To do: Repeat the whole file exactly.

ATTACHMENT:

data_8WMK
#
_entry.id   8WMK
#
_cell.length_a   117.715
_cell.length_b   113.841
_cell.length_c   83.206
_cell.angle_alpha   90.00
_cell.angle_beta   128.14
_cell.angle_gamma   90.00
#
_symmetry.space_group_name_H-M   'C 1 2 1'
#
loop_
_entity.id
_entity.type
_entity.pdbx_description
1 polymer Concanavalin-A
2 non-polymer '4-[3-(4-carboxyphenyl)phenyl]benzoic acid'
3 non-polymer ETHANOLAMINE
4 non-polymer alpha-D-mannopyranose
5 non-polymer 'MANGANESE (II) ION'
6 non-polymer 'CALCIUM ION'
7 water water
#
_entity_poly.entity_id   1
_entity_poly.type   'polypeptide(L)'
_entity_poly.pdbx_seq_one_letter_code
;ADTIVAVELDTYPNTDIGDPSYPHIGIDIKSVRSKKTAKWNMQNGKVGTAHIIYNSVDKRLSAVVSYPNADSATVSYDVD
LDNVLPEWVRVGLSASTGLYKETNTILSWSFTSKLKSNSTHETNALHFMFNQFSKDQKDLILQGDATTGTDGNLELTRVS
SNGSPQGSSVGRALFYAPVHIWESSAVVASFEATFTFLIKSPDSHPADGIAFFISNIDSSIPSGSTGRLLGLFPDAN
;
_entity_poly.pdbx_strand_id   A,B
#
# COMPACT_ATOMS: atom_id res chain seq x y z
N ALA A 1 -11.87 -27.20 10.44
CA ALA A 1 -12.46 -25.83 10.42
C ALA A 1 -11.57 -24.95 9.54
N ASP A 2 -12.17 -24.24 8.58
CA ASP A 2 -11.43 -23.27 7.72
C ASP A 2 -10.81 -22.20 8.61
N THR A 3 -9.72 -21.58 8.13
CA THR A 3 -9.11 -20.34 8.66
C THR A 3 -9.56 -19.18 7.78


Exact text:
data_8WMK
#
_entry.id   8WMK
#
_cell.length_a   117.715
_cell.length_b   113.841
_cell.length_c   83.206
_cell.angle_alpha   90.00
_cell.angle_beta   128.14
_cell.angle_gamma   90.00
#
_symmetry.space_group_name_H-M   'C 1 2 1'
#
loop_
_entity.id
_entity.type
_entity.pdbx_description
1 polymer Concanavalin-A
2 non-polymer '4-[3-(4-carboxyphenyl)phenyl]benzoic acid'
3 non-polymer ETHANOLAMINE
4 non-polymer alpha-D-mannopyranose
5 non-polymer 'MANGANESE (II) ION'
6 non-polymer 'CALCIUM ION'
7 water water
#
_entity_poly.entity_id   1
_entity_poly.type   'polypeptide(L)'
_entity_poly.pdbx_seq_one_letter_code
;ADTIVAVELDTYPNTDIGDPSYPHIGIDIKSVRSKKTAKWNMQNGKVGTAHIIYNSVDKRLSAVVSYPNADSATVSYDVD
LDNVLPEWVRVGLSASTGLYKETNTILSWSFTSKLKSNSTHETNALHFMFNQFSKDQKDLILQGDATTGTDGNLELTRVS
SNGSPQGSSVGRALFYAPVHIWESSAVVASFEATFTFLIKSPDSHPADGIAFFISNIDSSIPSGSTGRLLGLFPDAN
;
_entity_poly.pdbx_strand_id   A,B
#
# COMPACT_ATOMS: atom_id res chain seq x y z
N ALA A 1 -11.87 -27.20 10.44
CA ALA A 1 -12.46 -25.83 10.42
C ALA A 1 -11.57 -24.95 9.54
N ASP A 2 -12.17 -24.24 8.58
CA ASP A 2 -11.43 -23.27 7.72
C ASP A 2 -10.81 -22.20 8.61
N THR A 3 -9.72 -21.58 8.13
CA THR A 3 -9.11 -20.34 8.66
C THR A 3 -9.56 -19.18 7.78